So, what is the government so afraid of? It was certainly never in doubt that, given the scale of attacks on living standards, the masses would resist with whatever means available to them. If you kick a dog, it bites back; if you launch a full-frontal assault on the jobs, wages, benefits and anything else you like on millions of people, then a good portion of them will turn out on protests and participate in strikes. We are not strong enough, at present, to impose a full-scale victory (hopefully this will change), but nor are we so weak that there will not be a battle at all.
The government has every interest in the battle being fought according to rules it sets. Above all, it is afraid of things getting out of control. Indeed, we must ask whether the dark mutterings about new anti-union laws are more than hot air. There is a saying on the American right: if you outlaw guns, only outlaws will have guns. Likewise, if effective trade unionism is rendered legally impossible (it should be noted that this is not the same thing as ‘illegal’: technically, all trade unionism is illegal on a strict interpretation of British law), then the strike weapon and others like it will be placed outside of legal control, not to say the control of the labour bureaucracy.
This is, in fact, quite as undesirable from the point of view of capital as it is from the point of view of the official workers’ movement. A few crumbs are thrown to the November 30 strikers, and a few thousand cops are aimed at a small student protest, because the government fears things getting out of control. It fears the eruption of an unpredictable situation on the home front, and the effect that might have if it overlaps with the slow-motion train wreck taking place over the Channel. It is not difficult to imagine how that anthropomorphised abstraction known as ‘the markets’ would react to such a situation. Cameron can only afford so much chaos if he hopes to survive the next election.
Such is the volatility of the situation. Yet the major tendency on the left is for individuals and groups to equate discomfort among the enemy ranks with an advantage for our side. This very often smacks more of wishful thinking than serious analysis, and ultimately leads only to demoralisation, demobilisation and defeat.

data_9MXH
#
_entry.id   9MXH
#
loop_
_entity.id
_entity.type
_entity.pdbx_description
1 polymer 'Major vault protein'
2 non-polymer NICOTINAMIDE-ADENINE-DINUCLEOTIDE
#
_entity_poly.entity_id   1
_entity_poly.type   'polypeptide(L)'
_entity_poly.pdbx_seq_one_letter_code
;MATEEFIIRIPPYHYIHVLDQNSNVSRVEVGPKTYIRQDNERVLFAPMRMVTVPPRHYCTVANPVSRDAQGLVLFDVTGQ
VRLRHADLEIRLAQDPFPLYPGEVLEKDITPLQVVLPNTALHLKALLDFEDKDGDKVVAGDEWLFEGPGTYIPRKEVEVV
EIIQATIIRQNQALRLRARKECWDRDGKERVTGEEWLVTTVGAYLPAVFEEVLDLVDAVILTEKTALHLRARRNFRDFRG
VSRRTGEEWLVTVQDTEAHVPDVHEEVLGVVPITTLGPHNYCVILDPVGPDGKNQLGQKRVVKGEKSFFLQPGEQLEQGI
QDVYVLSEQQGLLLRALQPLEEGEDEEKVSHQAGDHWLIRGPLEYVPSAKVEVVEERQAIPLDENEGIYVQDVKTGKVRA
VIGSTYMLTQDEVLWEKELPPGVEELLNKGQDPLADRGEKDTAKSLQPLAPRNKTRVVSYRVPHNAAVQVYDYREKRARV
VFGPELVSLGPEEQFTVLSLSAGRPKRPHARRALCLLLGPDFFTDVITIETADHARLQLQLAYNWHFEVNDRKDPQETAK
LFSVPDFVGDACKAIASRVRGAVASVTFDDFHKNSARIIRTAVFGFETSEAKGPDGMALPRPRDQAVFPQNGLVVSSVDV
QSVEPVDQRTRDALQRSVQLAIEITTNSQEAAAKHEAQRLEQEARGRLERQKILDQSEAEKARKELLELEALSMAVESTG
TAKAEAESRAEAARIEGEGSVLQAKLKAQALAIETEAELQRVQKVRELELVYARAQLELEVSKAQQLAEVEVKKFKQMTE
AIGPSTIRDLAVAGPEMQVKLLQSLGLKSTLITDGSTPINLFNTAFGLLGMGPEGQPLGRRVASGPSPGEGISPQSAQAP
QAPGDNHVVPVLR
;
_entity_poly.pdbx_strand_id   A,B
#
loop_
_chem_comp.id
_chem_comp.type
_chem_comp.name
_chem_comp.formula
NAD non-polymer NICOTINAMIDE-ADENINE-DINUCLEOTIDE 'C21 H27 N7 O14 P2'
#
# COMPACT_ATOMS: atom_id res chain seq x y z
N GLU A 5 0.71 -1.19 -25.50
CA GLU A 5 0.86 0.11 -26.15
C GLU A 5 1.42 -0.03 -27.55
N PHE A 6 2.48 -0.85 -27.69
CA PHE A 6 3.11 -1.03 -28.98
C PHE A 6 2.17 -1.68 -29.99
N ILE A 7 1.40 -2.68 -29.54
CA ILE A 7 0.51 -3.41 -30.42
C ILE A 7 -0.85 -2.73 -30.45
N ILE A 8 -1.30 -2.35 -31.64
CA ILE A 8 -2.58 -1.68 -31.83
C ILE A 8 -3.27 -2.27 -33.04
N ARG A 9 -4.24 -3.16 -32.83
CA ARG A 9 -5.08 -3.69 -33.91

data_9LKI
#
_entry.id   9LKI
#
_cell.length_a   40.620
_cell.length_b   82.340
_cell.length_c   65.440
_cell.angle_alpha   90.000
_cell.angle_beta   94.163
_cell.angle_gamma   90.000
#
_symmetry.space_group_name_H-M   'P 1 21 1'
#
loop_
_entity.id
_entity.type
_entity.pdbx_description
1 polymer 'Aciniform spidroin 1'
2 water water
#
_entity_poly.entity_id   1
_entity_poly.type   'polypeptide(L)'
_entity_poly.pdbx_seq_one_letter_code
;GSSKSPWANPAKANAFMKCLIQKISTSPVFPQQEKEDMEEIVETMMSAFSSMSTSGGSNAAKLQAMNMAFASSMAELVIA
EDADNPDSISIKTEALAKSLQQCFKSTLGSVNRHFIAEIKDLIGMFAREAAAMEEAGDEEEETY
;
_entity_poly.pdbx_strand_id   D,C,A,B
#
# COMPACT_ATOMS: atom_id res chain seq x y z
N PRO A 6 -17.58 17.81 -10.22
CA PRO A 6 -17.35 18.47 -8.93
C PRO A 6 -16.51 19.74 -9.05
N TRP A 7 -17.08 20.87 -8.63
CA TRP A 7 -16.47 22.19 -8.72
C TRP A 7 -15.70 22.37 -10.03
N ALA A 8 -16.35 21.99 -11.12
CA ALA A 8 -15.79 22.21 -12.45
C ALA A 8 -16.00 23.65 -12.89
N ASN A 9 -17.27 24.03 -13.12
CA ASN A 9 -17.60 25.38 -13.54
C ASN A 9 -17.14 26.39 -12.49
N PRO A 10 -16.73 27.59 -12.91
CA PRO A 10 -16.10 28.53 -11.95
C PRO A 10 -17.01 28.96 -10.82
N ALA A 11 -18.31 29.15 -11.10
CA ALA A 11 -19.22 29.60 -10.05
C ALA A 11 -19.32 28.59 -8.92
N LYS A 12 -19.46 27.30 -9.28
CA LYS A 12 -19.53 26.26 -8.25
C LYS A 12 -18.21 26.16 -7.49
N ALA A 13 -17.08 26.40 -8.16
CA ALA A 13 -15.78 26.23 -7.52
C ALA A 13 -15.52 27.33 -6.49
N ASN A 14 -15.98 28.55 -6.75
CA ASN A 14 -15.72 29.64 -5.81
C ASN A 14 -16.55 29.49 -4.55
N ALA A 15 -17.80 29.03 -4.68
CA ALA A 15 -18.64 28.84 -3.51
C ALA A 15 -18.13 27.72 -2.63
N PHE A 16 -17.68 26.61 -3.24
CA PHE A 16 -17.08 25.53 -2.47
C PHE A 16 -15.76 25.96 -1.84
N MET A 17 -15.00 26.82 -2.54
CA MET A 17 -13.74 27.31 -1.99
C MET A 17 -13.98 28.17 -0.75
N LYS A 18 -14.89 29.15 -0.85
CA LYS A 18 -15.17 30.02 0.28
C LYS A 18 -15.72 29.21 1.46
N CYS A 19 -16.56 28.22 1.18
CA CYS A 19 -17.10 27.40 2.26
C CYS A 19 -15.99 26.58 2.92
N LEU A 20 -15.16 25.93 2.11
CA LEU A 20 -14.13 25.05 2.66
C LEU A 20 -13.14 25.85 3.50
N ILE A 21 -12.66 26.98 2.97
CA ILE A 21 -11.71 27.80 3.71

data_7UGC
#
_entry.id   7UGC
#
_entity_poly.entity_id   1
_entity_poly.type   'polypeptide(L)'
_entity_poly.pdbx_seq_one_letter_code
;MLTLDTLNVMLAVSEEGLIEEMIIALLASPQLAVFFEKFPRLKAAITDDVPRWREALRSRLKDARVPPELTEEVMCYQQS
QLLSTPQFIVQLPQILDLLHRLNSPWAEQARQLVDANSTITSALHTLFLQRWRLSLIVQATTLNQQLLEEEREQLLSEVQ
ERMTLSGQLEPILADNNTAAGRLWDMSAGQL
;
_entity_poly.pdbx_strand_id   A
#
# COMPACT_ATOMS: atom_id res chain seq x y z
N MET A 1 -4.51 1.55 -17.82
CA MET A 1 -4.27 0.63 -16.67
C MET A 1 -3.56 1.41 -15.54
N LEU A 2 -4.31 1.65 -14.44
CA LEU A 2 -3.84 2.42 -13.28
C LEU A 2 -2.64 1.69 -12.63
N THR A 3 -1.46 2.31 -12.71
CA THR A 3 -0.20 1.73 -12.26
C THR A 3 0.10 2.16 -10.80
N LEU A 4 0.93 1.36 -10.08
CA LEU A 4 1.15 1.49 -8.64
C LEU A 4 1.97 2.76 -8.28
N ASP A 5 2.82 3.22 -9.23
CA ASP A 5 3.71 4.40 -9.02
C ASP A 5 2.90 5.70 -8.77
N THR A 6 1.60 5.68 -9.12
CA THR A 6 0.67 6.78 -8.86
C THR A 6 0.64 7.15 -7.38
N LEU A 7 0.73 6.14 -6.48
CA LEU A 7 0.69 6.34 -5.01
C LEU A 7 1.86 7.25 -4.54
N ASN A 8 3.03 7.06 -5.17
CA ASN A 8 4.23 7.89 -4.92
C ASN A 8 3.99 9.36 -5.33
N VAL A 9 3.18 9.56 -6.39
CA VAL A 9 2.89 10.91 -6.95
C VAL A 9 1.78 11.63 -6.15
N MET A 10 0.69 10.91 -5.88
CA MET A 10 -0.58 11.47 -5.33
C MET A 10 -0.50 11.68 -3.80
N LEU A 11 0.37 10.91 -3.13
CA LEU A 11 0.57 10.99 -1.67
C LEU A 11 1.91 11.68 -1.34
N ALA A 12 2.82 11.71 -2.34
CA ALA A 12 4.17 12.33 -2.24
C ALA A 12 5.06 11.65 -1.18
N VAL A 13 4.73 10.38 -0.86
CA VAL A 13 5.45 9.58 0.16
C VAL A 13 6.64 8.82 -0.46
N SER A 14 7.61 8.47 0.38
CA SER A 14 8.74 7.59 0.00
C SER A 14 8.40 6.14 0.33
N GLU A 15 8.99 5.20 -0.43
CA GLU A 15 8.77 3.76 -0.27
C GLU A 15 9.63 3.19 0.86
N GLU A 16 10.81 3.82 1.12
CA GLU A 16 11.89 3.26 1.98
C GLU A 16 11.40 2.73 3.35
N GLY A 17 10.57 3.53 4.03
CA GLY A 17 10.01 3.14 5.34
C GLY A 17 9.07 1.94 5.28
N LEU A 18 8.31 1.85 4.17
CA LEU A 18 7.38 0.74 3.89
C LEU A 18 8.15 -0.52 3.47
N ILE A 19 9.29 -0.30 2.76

Certainly, it is wishful thinking in the present context. It should be stressed that the obvious and acute discomfort of the government is not a diagnosis of weakness. November 30 is not in and of itself a more serious challenge to its authority than the Murdoch scandal earlier this year; the St Pauls occupation is simply too dominated by the usual suspects to provide much of an additional threat, and has not had much success in spreading to the rest of the country (in contrast to the better-rooted American protests).
Conversely, the Con-Dem alliance is a sturdier thing than coalition governments are frequently made out to be. Cameron has Nick Clegg and co over a barrel; he is all that stands between them and political oblivion. Some threat exists from the Tory right, but not to the extent that it can beach a sitting government. The safest assumption is that the Tories and their lapdogs will serve a full term.
Secondly, in contrast to the fetishisation of ‘wildcat’ strikes and so forth common among anarchist-leaning comrades (including, alas, not a few Trotskyists), the fact is that the working class has no interest in chaos either. The working class derives its power in society from organisation - from disciplined collective action on as large a basis as possible. The most successful and positive illegal strikes have in fact been conducted on the basis of serious, if clandestine, organisation.
But the organisations of the workers’ movement are still in historical retreat. We have not in any sense recovered from the disaster of Stalinism, and the Labourite constitutional cretinism of the bureaucracy has accelerated the pace of decay. It is necessary to build up the basic organs of defence of the working class.
More generally, it is necessary to have a longer-term view than simply turning the next strike or demonstration into ‘the big one’. The left needs to articulate a coherent alternative to an utterly incoherent capitalism, and also a plausible way to get there. Right now, we have neither.